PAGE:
Occult computing for artists: an introduction.

November 2nd, 2014

Recently I was commissioned by un Magazine projects to write a paper for their eight point two issue. The launch is early december I will add a link when it is available electronically. Here is a breif abstract:

Occult computing for artists: an introduction

A Guest + A Host (+ | local host) = Ghost

00 Preface

The text A Guest + A Host = A Ghost once appeared in black print on a green wrapper around a candy given out by Duchamp at an exhibition. This artwork is considered as a point of departure because of its timely connection to theurgical performance and occult computing. This piece of writing does not travel the well-traversed boulevard that Duchamp once paved, nor does it further explore his relationships to Dada, Surrealism and Situationism, whose activities irrefutably stamped them into the canon of twentieth-century autonomous art (in which its institutions and artists still avidly dredge).

It comes in a wave of great relief that we cannot predict every instance, nor control the production and reception of every variable in the sending of a code nor in the multitude of ways (possible) communication is received and may flow. But the alarming ability of people and organizations to misappropriate and recolonise wild configurations and marvelous tactics, condensing them into a homogenous version for easy digestion, is not to be overlooked. An analogy of a blue and white Nivea container comes to mind, its vast smothering thick viscera spreads over continents persuading the local people to forget their own balm. In this genealogy the act of creating is defined, like most things in the twentieth-first century, by acts of consumption.

A change of tack, the artwork from which this text transcends epitomizes the notion of a code and cypher key and thus gives insight into the arcane and ubiquitous nature of central technologies existing among us (and their cultural, political and occult substructures). Precisely relating to the manifold of time in which we exist, this small monograph, albeit briefly, both critiques and draws parallels between contemporary computer culture, performance and arcane cultural practices such as; cyphers, divination and their simultaneous concurrence and conflict with present-day modes of expression in contemporary art forms.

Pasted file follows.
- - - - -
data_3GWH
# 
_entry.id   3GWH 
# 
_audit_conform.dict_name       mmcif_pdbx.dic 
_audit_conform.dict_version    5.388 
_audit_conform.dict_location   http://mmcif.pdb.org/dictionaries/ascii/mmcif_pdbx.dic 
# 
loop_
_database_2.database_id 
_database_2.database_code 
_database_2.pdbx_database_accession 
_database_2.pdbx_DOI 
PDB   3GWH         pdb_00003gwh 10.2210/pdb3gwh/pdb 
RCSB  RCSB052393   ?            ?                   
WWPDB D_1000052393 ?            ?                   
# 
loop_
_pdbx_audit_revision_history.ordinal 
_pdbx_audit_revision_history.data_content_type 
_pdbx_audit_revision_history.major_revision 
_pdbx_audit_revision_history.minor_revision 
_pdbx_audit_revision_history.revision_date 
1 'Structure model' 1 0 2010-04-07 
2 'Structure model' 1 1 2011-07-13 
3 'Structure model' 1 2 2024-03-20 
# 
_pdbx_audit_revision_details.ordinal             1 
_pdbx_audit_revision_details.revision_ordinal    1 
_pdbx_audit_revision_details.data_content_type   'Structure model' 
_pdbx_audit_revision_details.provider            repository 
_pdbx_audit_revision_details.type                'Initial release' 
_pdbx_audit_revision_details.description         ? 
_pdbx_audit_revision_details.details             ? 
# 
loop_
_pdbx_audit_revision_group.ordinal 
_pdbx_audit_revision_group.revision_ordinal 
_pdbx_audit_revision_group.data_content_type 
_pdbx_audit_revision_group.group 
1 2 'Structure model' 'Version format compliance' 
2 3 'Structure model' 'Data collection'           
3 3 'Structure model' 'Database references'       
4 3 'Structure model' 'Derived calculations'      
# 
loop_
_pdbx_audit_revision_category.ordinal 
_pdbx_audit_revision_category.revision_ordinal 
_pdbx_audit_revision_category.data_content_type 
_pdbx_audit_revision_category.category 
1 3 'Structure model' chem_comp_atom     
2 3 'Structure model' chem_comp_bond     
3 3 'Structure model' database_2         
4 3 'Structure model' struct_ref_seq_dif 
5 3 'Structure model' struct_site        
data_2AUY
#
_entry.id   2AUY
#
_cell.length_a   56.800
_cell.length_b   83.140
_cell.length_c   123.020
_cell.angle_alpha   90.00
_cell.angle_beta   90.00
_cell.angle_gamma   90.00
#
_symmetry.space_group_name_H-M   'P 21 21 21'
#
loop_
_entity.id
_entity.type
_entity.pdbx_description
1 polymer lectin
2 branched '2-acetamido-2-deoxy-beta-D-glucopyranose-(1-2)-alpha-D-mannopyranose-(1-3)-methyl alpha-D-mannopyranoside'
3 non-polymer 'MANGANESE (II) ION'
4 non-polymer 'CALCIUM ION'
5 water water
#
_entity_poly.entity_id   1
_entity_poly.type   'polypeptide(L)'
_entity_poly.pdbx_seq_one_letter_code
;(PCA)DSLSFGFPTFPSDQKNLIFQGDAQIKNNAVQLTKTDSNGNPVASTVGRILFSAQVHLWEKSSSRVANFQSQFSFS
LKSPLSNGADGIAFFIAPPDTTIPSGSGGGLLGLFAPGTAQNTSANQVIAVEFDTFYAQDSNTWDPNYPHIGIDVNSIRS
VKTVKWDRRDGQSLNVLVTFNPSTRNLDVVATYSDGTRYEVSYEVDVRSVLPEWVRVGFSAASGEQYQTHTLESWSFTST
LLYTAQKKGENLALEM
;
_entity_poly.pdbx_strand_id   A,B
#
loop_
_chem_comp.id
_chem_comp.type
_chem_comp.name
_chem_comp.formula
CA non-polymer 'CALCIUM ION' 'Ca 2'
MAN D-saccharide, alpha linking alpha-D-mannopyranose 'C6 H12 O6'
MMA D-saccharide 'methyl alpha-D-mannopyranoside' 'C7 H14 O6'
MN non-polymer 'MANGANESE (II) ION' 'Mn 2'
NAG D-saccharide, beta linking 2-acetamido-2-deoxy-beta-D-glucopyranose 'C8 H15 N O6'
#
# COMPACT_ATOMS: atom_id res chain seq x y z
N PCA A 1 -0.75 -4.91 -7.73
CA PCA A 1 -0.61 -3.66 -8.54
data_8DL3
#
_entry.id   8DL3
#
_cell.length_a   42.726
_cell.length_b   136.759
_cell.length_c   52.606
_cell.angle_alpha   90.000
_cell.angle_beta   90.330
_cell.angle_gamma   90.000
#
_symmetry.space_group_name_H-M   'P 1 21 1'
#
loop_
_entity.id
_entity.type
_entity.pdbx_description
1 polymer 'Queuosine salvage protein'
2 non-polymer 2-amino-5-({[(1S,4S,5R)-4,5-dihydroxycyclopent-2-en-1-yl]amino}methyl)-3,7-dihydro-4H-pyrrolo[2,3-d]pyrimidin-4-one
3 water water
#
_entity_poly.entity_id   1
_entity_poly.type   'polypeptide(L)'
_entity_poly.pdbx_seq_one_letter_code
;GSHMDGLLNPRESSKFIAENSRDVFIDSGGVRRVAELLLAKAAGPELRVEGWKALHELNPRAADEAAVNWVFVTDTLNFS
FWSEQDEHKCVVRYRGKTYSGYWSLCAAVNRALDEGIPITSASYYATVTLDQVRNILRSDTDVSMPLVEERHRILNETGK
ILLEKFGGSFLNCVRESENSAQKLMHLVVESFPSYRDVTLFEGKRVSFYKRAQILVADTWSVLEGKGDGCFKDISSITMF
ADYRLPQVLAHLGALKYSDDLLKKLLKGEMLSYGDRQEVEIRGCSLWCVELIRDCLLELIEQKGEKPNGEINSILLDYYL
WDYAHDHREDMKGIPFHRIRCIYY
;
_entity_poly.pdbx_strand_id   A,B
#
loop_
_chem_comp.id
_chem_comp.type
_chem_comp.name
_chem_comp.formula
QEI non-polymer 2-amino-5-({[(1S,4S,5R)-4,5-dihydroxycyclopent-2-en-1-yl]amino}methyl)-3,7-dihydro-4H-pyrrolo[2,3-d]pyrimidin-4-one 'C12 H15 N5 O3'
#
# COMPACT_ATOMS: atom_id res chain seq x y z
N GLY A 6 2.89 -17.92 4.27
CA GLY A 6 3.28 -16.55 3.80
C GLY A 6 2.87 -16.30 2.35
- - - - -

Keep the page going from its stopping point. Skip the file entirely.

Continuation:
01 A Guest + A Host = A Ghost


A Guest + A Host = A Ghost



This text by Marcel Duchamp initially appeared in black print on green tinfoil wrapped around chewy caramel candy (see Figure 01). In 1953, Duchamp stood at the entrance of Galerie Nina Dausset, Paris, and handed out this candy at William Copley’s opening.[[i]] Duchamp’s A Guest + A Host = A Ghost is an obscure work to which very little commentary or explication has been devoted (Gould 2000). The chewy caramel as symbolic object migrates across the dividing line that separates artist and audience. Its consumptive edible form had haptic repercussions for what an art object means. This emphasis on the ‘post optical’ (Arns 2004) and the paraphernalia associated with haptic chewy caramel with which the artwork exists was executed well before relational aesthetics (about which we will not and simply can not speak anymore about, in case we die of overconsumption).

Duchamp placed an emphasis on the underlying speculative performance of the estranged everyday object in the context of the art gallery space. This concept of the ‘hacked’ estranged, object (or even more recently, so called, détournement of graphical search engines and various other commercial software – think, tubejaying) has become almost an interminable derivative, recurring as if on repeat command with variation, in almost every contemporary art exhibition since Fountain, the glorious (male) urinal put up for reappraisal by R. MUTT. Woefully forgotten are the complex codes in the titles that accompany these works, bearing numerous meanings and overtones simultaneously in many languages.